Twitr_janus - a prototype web-controlled puppet
This Instructable describes Twitr_janus - a puppet I made to see if it was possible to mash up free digital web services (Twitter, Google Spreadsheets and forms, Netvibes and Skype) with open source hardware and code (Arduino language and environment, Processing and related Processing libraries) and use them to manipulate an object over the web.
It turned out it was indeed possible!
See how Twitr_janus works and see how you can use these ideas to build your own remotely-controlled physical objects. It was built from cheap, easily available stuff, some of it salvaged. I made a puppet, because I just like weird, creepy things. The principles it demonstrates could easily be applied to control all sorts of other objects you could build yourself.
Here's Twitr_janus in action, describing itself and how it works...
Summary of what it can do...A puppeteer can remotely communicate over the web using Twitr_janus' data-activated head.
The puppet can:
- speak tweets sent to its Twitter account
- speak longer sentences that have been input as text into a field in a Google spreadsheet
- move its jaw in time with its speech, using a car door-lock actuator (linear motor) controlled by Arduino which converts audio output into control data to trigger lip-synced movement
- position its remote-control eyeballs with Arduino-controlled micro servos driven by data from fields in the same Google spreadsheet
- be commanded from a control interface hosted in a Netvibes page - created by hosting a hacked version of the standard Google input form (made by modifying the form html to restrict the data values, but riding the Google submit script.
- be woken up remotely over the web with Skype, to turn on sight and hearing via an HD video camera
- use the webcam to allow the puppet operator to see what the puppet eye is looking at can see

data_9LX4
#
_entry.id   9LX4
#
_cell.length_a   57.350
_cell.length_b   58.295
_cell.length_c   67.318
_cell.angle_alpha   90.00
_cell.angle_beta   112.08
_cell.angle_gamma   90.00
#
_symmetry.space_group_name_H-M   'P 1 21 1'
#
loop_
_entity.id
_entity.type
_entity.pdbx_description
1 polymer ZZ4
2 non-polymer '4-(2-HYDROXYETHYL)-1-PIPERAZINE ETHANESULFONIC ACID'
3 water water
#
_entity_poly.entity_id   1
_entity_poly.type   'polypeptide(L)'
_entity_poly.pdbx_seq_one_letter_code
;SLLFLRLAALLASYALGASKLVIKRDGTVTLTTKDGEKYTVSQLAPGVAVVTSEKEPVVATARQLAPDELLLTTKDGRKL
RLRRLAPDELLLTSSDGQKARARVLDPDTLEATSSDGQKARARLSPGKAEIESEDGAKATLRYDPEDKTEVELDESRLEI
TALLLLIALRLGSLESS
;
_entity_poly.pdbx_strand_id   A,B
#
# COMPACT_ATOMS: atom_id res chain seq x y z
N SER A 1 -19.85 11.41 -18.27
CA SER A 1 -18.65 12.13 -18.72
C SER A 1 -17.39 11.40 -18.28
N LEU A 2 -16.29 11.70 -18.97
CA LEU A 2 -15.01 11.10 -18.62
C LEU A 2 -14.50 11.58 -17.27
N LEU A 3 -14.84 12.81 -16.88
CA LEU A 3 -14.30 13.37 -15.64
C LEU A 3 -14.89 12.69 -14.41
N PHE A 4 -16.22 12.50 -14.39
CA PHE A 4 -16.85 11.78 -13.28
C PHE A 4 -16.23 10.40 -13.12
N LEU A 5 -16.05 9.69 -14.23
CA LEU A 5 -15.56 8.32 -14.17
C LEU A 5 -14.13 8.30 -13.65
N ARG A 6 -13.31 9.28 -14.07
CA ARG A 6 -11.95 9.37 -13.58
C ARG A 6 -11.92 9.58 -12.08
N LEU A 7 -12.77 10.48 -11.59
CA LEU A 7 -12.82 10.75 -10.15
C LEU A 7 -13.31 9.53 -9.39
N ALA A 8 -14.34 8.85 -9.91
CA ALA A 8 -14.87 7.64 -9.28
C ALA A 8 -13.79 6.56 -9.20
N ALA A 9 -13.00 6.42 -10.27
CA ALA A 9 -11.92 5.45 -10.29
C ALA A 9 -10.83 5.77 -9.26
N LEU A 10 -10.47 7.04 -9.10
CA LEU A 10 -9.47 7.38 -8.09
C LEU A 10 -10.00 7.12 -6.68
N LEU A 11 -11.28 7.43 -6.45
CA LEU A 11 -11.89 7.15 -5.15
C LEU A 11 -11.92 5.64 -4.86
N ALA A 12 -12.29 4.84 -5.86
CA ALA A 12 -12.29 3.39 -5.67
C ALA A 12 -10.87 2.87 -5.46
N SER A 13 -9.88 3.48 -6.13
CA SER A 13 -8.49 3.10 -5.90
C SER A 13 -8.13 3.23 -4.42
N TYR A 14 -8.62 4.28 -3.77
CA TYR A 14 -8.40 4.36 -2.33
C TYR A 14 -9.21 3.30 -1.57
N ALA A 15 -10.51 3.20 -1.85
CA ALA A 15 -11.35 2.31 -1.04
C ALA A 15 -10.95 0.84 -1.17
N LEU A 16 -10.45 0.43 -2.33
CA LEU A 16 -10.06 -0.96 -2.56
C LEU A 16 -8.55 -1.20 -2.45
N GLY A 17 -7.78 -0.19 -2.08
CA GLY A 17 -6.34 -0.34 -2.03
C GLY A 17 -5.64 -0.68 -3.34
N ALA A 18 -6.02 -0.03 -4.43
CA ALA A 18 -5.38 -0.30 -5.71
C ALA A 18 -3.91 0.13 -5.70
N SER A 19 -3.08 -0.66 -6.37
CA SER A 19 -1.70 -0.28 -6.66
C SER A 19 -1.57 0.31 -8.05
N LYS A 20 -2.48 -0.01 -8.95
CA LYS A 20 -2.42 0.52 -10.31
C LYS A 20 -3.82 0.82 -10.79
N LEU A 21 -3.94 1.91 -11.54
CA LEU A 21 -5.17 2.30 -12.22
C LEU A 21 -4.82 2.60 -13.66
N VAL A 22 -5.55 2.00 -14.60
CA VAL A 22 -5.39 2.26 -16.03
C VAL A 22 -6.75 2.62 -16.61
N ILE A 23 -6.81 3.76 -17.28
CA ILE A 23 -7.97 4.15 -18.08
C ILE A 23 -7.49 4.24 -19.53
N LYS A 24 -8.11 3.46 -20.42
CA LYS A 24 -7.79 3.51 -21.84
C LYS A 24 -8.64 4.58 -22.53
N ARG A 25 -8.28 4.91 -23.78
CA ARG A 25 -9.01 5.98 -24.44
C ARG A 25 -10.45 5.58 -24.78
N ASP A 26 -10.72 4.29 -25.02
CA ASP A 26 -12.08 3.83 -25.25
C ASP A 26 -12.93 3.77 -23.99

- use the webcam built-in microphone to allow the puppet operator to hear what the puppet can hear
More full detailed descriptions of each step are available in posts on my Making Weird Stuff blog
There are lots of these - too many for an Instructable. Where relevant though, these detailed discussions are linked to on the steps here.
A very short summary of the project is also available here:
Processing and Aruino code created to make it work is available on GitHub (as straight file downloads). For details see the steps later in this Instructable. Be warned, it's as roughly fashioned as my physical handiwork. Apologies to purist coders. It's freely shared for ideas, but contains some left over functions and snippets that were developed, but not necessarily used. Some were left in the sketches, so copying everything is not recommended. Some of it may be useful. It's built on top of other people's open source stuff so take what you can use.
This project was first shown as to demonstrate a working data-driven object prototype, at the hacking workshop:
"Slack Day" at Museum Computer Network, Seattle 2012.
I'm adding it to Instructables too, as there are loads of people here who might find at least some of it useful. Feel free to hack and modify any ideas here. I learnt a lot doing this from the various open-source communities, especially Arduino and Processing.
Step 1: What you can get from this - the basic elements that make Twitr_janus work